British national champion Mark Cavendish of Omega Pharma-Quick Step has won Stage 4 of the Tour of Britain in Llanberis on a day when the pelotion left the catch of a group of 11 escapees very late indeed, reeling them in with a little over a kilometre remaining.
It's the former world champion's eighth stage victory in the race but his first in this year's edition, and came after he was set up by Alessandro Petacchi, who joined the team in August.
It also followed a hard-fought sprint at the end of the 190.9km stage from Stoke-on-Trent in which Cannondale's Elia Viviani, winner of the opening stage on Sunday pushed Cavendish all the way to the line.
After crossing it, the Italian veered across to his left, his bike hitting the front wheel of third-placed finisher Steele Von Hoff of Garmin-Sharp who, with a foot unclipped from his right pedal, somehow managed to stay upright and avoid a crash that would have brought down a number of riders.
"It's always nice to win here,” said Cavendish afterwards.
"It's always nice to win in front of your home crowd and I've got a good relationship with the organisers.
"I've seen this race grow over the last ten years, you've only got to look at the crowds in the last couple of years, it makes you proud.
"To be able to do it in this jersey that represents the champion of the country. I'm very proud and very patriotic, so it's an honour for me,” he added.
Safely in the front group was race leader Sir Bradley Wiggins of Team Sky, who continues to top the overall standings ahead of team mate Ian Stannard.
"It was as tough as I thought it was going to be, with the tough weather and the wind,” reflected Wiggins.
"It always looks different on the telly, but the boys, to keep that gap down to 3:50 all the way, did an incredible job and then if we knew it was going to come back as easy as it did in the last 10, 15k, then perhaps we should have left it a bit more.
"I never look forward to the day after a time trial, the change of bike and stuff. But today I felt good. I'm glad it's out of the way though and we've had another day back on the road bike."
The final third of today’s stage, played out under more clement weather than the rain that drenched the riders on the opening three days, featured three categorised climbs and the 11 breakaway riders still had hopes of carrying the day as they came over the last of those, the Pen-y-Pass, crested a little over 10km from the end.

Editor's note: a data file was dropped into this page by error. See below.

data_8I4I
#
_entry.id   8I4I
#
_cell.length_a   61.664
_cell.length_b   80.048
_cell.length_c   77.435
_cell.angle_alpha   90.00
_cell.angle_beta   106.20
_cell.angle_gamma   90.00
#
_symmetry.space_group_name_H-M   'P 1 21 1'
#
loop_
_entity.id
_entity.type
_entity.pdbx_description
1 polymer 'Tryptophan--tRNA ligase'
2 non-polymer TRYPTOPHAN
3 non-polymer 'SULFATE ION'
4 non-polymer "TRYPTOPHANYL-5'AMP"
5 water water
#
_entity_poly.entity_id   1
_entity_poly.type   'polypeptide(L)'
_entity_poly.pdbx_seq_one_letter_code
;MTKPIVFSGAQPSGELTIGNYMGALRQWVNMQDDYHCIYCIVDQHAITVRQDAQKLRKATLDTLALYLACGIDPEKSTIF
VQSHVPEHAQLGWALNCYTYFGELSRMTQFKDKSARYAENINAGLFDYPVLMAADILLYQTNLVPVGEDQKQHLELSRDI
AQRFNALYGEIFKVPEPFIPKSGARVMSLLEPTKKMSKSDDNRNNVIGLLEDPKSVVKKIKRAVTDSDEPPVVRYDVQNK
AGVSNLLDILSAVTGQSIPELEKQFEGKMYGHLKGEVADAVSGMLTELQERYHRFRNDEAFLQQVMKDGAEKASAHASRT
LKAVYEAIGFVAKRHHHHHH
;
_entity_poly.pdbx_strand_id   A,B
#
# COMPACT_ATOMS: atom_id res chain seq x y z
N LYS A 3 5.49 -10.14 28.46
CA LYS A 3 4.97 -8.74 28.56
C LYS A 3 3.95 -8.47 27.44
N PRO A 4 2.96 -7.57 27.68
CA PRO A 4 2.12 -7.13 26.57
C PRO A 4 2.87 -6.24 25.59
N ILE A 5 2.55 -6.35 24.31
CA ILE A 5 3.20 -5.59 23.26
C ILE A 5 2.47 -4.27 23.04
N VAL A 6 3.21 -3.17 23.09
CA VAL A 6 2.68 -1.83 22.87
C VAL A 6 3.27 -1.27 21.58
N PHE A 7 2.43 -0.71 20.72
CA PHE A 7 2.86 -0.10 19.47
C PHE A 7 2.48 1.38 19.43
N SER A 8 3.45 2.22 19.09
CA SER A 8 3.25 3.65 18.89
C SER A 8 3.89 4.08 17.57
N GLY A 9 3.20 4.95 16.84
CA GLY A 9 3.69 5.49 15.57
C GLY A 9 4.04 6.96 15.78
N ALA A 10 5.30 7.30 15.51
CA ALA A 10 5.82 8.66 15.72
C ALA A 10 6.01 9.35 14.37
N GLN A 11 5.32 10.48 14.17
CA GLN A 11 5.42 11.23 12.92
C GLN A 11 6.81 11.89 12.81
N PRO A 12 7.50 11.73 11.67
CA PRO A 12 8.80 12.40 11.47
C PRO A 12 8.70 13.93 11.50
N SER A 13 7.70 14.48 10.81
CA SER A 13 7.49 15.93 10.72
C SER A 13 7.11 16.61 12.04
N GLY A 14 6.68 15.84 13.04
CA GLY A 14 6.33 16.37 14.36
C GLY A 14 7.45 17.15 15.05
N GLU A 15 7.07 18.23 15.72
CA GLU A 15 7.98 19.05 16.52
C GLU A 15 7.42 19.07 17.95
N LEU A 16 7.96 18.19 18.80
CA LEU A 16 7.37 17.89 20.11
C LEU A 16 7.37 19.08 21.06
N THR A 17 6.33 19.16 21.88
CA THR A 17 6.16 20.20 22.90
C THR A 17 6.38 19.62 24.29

Behind them, Garmin-Sharp’s Dan Martin, winner of a stage in this year’s Tour de France, sought to attack Wiggins on the climb but the latter, riding today in the IG gold jersey of Tour of Britain jersey, responded.
Next to attack was Martin’s team mate, Jack Bauer, who had started the day fourth overall, less than a minute behind Wiggins, and Team Sky had to work hard to bring him back.
Entering the final 4km, the breakaway riders – including mountains classification leader Angel Madrazo of Movistar, who consolidated his lead in the mountains competition today – had an advantage of half a minute.
It was touch and go whether the peloton would reel them in. Sensing glory, Mike Northey of Node 4-Giordana attacked from the break, the New Zealander managing to open up a sizeable gap before being brought back.
Others to have a crack included Omega Pharma-Quick Step’s Iljo Keise and Heinrich Haussler of IAM, as well as another Kiwi, Tom Scully of Raleigh. None of those attacks stuck, however, as the main group continued to close down on them, making the catch ahead of the final kilometre.
Tomorrow’s Stage 5 sees a double ascent of Caerphilly Mountain.
Wiggins revealed that he recced it last week, and expects another difficult day.
"Tomorrow's another day though, an important day," he explained.
"I think the race will be decided on the two laps.
"I looked at this stage last week, so it's going to be another tough day tomorrow, probably the toughest really because of that finish circuit.”
Born in Scotland, Simon moved to London aged seven and now lives in the Oxfordshire Cotswolds with his miniature schnauzer, Elodie. He fell in love with cycling one Saturday morning in 1994 while living in Italy when Milan-San Remo went past his front door. A daily cycle commuter in London back before riding to work started to boom, he's been news editor at road.cc since 2009. Handily for work, he speaks French and Italian. He doesn't get to ride his Colnago as often as he'd like, and freely admits he's much more adept at cooking than fettling with bikes.